December 2018 – Sin City


by Richard W. Millar, Jr.




This coming year, the ABA will hold its Midyear Meeting in Las Vegas. I believe it is the first time in its history that it will hie off to this desert wonderland, which it has heretofore avoided due to its history of debauchery. The “its” being Las Vegas, not the ABA.




The convention hotel is Caesar’s Palace, which, whatever its virtues, has never been accused of architectural understatement. According to rumor, a well-known comedian having a few too many after-show toddies drove his car into the main fountain at the hotel. As it and he were being extricated, he is reputed to have said: “no spray wax please.” I have never been able to get that visual out of my mind, and every time I hear the name of that hotel, I picture a giant Roman car wash.



My late uncle, Bob Millar, was a well-known bandleader, and his orchestra played long stints in Boston and New York as well as Las Vegas. One time, when I was young, I spent a few wonderful days with him at the “El Rancho Vegas. ” At one time, that was the largest hotel in the “strip,” which wasn’t much of a strip then, and a couple of stories was as high as a high-rise would get. The big act was Paula Kelly and the Modernaires, and I met and watched them from backstage. I was in hog heaven.



I have been back off and on a few times since, but, perhaps due to my partial Scottish ancestry, I am way too cheap to gamble, and the attraction of countless casinos frankly mystifies me.



But, I will be there this February and will undoubtedly meet some Las Vegas lawyers, which I look forward to.



With one exception.



That would be James Pengilly.



Mr. Pengilly was acting as his own lawyer in defense of a defamation suit in a deposition which went downhill quickly. One of his questions of the plaintiff was: “Do you know why everybody . . . calls you Big Bird?”



Unsurprisingly, this led to objections and argument, and Mr. Pengilly in explaining the relevance—at least to him—of the question, said: “Because apparently somebody thinks they are entitled to damages, and, in reality, they’re not entitled to anything, because somebody is the dipshit younger brother—”



[Deponent]: “Did you just call me a dipshit?”



[Mr. Pengilly]: “Yes, Dipshit, Yes.”



A few “F”-grenades were launched, which caused the deponent’s lawyer to presciently observe, “No good—no good can come from this.”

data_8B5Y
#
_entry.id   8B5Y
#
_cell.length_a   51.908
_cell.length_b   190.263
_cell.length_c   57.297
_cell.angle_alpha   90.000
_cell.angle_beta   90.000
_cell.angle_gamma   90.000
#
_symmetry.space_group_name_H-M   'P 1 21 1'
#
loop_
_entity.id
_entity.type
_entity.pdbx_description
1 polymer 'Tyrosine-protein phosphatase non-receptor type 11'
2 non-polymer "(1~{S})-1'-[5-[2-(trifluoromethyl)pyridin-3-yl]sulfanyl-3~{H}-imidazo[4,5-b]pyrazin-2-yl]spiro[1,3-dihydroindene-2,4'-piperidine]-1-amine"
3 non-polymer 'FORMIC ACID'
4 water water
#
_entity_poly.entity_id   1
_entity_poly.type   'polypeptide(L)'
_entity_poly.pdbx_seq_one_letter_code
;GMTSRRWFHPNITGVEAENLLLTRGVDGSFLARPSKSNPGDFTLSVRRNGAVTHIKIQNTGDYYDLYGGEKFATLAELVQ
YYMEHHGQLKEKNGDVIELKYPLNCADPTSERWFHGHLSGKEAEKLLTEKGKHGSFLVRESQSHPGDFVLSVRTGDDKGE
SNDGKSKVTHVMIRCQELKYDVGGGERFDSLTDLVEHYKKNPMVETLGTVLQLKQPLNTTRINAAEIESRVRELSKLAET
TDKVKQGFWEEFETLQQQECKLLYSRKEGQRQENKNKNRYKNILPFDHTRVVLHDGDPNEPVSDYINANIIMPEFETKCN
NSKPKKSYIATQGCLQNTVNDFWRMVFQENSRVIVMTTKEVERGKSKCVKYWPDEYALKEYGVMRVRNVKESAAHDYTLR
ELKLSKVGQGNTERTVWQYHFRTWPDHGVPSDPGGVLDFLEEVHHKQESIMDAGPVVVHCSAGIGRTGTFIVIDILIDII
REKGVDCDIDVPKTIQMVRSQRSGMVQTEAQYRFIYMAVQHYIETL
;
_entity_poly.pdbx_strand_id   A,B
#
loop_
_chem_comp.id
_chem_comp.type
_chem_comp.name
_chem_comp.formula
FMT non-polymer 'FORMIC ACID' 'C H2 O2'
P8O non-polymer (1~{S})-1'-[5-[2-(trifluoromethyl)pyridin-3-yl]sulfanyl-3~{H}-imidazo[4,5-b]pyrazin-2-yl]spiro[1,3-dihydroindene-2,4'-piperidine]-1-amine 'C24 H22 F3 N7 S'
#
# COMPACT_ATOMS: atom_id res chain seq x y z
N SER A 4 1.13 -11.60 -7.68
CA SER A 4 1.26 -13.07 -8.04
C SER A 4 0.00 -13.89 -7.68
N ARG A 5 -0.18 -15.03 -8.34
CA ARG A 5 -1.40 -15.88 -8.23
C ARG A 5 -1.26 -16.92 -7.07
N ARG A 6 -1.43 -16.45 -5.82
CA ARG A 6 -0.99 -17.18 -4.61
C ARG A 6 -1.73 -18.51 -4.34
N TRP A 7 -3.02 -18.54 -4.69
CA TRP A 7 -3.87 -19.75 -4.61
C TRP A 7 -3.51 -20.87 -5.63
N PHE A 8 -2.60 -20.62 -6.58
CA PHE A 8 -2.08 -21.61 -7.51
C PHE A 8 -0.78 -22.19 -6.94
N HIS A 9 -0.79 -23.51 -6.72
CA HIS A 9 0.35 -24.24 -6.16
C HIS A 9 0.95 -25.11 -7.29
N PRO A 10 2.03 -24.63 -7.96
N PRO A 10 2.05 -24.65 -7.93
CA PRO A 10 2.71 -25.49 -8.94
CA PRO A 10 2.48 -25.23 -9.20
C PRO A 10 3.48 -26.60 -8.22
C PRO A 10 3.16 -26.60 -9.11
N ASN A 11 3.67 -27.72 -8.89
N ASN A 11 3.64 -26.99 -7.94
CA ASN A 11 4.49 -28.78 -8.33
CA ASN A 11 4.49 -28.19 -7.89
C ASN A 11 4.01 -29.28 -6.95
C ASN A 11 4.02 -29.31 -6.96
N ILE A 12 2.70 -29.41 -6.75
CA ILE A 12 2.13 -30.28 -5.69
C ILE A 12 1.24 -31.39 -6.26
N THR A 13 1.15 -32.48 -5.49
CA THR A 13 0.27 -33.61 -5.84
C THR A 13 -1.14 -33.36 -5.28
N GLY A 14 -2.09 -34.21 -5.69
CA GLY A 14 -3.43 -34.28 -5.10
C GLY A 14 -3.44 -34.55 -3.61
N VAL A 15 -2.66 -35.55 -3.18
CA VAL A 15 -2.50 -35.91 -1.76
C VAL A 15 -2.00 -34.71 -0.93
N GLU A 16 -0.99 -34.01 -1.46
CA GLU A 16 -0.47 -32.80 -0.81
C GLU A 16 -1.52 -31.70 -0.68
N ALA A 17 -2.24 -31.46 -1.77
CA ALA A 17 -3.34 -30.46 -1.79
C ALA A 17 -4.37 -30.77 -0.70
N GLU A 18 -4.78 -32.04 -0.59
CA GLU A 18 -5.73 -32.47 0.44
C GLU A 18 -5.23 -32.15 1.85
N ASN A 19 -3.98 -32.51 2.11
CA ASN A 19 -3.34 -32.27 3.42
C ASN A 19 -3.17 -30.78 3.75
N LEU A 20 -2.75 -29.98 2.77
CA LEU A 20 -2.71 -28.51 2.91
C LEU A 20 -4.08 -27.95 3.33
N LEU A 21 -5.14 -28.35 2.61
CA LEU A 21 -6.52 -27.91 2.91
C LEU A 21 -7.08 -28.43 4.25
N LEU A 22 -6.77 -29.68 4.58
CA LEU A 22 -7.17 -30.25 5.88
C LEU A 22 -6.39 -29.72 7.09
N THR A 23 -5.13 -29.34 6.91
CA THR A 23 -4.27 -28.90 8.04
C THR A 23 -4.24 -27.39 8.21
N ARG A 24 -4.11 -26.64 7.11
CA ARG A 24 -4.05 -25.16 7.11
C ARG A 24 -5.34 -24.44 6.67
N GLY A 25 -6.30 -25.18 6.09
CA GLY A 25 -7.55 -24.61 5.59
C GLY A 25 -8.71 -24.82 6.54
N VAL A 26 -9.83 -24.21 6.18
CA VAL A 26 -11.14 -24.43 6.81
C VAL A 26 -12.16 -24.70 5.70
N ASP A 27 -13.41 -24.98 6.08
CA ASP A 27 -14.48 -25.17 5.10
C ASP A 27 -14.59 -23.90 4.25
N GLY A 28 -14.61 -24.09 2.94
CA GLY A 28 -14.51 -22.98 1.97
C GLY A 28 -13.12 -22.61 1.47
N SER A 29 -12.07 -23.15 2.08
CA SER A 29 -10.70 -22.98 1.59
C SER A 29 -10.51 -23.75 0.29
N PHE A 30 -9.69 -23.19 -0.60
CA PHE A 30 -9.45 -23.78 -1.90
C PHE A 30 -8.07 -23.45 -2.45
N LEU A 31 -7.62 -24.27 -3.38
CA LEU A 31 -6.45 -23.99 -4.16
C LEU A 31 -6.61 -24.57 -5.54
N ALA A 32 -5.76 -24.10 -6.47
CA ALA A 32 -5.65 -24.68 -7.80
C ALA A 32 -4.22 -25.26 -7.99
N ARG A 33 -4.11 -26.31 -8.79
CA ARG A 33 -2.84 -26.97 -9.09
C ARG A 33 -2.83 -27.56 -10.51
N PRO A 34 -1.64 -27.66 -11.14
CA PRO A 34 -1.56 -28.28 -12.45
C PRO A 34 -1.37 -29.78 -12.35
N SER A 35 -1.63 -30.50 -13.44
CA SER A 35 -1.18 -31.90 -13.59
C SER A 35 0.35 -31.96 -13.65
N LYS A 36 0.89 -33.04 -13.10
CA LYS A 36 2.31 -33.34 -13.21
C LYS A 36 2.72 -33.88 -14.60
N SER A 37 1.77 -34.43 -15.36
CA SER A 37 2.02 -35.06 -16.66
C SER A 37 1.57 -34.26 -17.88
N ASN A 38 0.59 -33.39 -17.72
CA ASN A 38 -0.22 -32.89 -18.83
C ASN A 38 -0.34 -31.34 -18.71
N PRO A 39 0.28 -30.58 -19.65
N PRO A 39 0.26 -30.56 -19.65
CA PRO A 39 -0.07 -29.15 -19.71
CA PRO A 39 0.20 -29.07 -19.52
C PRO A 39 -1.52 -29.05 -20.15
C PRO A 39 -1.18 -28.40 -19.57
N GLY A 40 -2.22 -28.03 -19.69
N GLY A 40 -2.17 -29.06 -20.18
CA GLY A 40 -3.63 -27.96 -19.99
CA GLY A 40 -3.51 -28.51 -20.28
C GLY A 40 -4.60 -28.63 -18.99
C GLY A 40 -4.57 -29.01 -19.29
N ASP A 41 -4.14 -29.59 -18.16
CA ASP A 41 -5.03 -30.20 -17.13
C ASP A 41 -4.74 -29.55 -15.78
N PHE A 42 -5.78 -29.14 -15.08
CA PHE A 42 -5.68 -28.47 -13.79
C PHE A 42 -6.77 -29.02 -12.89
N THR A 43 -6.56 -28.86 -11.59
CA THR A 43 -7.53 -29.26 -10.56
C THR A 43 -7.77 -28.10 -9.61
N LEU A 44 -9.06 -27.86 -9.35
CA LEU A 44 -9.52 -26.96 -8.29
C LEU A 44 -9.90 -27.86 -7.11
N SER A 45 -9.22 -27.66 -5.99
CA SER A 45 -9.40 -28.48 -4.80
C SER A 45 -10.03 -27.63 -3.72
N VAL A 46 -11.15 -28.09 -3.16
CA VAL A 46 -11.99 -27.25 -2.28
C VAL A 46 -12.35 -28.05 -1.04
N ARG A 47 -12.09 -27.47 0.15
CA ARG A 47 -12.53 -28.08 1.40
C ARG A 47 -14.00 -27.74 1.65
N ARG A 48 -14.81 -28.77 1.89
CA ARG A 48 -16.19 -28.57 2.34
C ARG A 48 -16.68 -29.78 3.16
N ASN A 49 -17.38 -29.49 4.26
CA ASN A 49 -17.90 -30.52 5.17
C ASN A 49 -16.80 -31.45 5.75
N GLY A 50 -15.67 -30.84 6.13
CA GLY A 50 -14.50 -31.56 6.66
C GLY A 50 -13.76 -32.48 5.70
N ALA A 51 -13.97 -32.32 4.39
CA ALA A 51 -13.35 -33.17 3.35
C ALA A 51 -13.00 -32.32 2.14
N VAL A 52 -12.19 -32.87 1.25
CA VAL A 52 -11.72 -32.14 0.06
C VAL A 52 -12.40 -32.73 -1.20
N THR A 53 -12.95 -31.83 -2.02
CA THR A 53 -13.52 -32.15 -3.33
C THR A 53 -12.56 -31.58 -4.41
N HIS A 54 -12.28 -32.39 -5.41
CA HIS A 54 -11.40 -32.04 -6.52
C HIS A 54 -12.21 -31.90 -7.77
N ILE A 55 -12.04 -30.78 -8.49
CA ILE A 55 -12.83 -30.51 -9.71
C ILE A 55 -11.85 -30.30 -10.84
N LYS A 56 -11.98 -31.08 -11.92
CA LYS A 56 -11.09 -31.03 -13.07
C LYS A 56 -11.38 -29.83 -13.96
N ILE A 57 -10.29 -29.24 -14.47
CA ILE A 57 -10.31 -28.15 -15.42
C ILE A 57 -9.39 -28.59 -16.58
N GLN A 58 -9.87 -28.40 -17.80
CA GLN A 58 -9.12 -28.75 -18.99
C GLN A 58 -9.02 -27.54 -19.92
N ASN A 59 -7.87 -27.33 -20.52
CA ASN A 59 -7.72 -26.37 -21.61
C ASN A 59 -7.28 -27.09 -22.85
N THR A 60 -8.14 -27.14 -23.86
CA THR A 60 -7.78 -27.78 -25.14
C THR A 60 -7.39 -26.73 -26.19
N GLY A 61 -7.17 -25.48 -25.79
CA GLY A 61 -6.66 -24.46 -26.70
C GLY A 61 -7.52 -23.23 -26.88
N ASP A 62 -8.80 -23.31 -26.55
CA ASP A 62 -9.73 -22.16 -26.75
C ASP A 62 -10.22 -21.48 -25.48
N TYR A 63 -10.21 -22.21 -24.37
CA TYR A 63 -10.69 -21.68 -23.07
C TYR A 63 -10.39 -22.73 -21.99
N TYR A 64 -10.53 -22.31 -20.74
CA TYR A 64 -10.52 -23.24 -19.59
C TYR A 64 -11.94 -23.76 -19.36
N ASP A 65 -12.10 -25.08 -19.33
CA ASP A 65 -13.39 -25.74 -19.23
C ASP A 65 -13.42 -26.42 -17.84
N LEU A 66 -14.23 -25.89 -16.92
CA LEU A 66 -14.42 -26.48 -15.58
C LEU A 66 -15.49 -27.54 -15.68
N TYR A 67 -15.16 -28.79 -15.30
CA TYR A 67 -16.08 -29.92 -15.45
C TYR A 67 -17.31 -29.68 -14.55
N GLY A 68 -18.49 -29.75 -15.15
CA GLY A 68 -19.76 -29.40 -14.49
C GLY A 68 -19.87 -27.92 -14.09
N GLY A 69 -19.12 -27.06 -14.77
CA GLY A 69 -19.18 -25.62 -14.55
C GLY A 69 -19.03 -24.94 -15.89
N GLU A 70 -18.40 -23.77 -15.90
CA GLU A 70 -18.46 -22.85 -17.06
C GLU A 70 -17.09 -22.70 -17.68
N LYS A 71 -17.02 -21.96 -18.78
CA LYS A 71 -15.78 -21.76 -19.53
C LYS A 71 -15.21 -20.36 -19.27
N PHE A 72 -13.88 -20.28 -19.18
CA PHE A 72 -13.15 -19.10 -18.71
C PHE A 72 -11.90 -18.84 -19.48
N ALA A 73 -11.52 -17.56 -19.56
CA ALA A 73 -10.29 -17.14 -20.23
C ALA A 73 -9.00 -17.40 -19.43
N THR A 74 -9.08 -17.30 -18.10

The court reporter, who deserves whatever medals of valor are available to court reporters, stayed and continued to take everything down.



[Deponent’s lawyer]: “What are you doing now? If you pull the gun, I’m going to call the police.”



[Pengilly]: “Get out of here. Get out of here right now.”



After some more back and forth, the deponent and his lawyer left, and the reporter, undoubtedly with a sigh of relief, asked: “Are we off, now?”



This, of course, led to a disciplinary proceeding, and then to an automatic review by the Nevada Supreme Court. It noted that both the deponent and his attorney were afraid Mr. Pengilly would shoot them, and they had immediately called the police, filed police reports, and filed for a protective order and grievance proceedings.



While Mr. Pengilly argued that his conduct in displaying a gun should be considered under a negligence standard, and I am not sure why he thought that was a good argument, the Supreme Court noted:



Further there was the potential for serious injury to everyone present—the deponent, his attorney, the court reporter, Pengilly’s office staff, and even Pengilly himself—because a deadly weapon was involved.



The court suspended Mr. Pengilly from the practice of law in Nevada for six months and one day, and no, I don’t know why the “one day” but assume it has some legal significance, and ordered him to pay $2,500 in administrative costs plus the costs associated with the disciplinary proceedings.



It seems to me that if there is a true hero in this case, it is the court reporter, and the lesson to be learned is that:



Not everything that happens in Vegas, stays in Vegas.




Richard W. Millar, Jr. is Of Counsel with the firm of Friedman Stroffe & Gerard in Irvine. He can be reached at rmillar@fsglawyers.com.